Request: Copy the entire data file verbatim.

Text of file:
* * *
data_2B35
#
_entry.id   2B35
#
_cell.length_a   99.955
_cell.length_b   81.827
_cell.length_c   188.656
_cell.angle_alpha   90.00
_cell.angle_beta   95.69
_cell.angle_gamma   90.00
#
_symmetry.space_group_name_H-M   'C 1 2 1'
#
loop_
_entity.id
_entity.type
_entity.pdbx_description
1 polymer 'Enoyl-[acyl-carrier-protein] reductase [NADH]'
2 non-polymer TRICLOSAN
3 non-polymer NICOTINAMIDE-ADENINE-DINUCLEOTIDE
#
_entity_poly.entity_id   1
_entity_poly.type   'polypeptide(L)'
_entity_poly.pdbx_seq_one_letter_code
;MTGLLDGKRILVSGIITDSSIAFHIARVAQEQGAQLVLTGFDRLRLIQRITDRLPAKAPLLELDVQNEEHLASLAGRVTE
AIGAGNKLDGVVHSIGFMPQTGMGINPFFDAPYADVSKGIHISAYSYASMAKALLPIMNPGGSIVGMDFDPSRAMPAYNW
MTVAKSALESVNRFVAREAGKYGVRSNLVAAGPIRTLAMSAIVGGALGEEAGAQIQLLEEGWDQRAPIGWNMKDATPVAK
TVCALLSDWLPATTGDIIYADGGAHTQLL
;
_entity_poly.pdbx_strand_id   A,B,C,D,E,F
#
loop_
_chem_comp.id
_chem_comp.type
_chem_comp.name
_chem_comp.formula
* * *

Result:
data_2B35
#
_entry.id   2B35
#
_cell.length_a   99.955
_cell.length_b   81.827
_cell.length_c   188.656
_cell.angle_alpha   90.00
_cell.angle_beta   95.69
_cell.angle_gamma   90.00
#
_symmetry.space_group_name_H-M   'C 1 2 1'
#
loop_
_entity.id
_entity.type
_entity.pdbx_description
1 polymer 'Enoyl-[acyl-carrier-protein] reductase [NADH]'
2 non-polymer TRICLOSAN
3 non-polymer NICOTINAMIDE-ADENINE-DINUCLEOTIDE
#
_entity_poly.entity_id   1
_entity_poly.type   'polypeptide(L)'
_entity_poly.pdbx_seq_one_letter_code
;MTGLLDGKRILVSGIITDSSIAFHIARVAQEQGAQLVLTGFDRLRLIQRITDRLPAKAPLLELDVQNEEHLASLAGRVTE
AIGAGNKLDGVVHSIGFMPQTGMGINPFFDAPYADVSKGIHISAYSYASMAKALLPIMNPGGSIVGMDFDPSRAMPAYNW
MTVAKSALESVNRFVAREAGKYGVRSNLVAAGPIRTLAMSAIVGGALGEEAGAQIQLLEEGWDQRAPIGWNMKDATPVAK
TVCALLSDWLPATTGDIIYADGGAHTQLL
;
_entity_poly.pdbx_strand_id   A,B,C,D,E,F
#
loop_
_chem_comp.id
_chem_comp.type
_chem_comp.name
_chem_comp.formula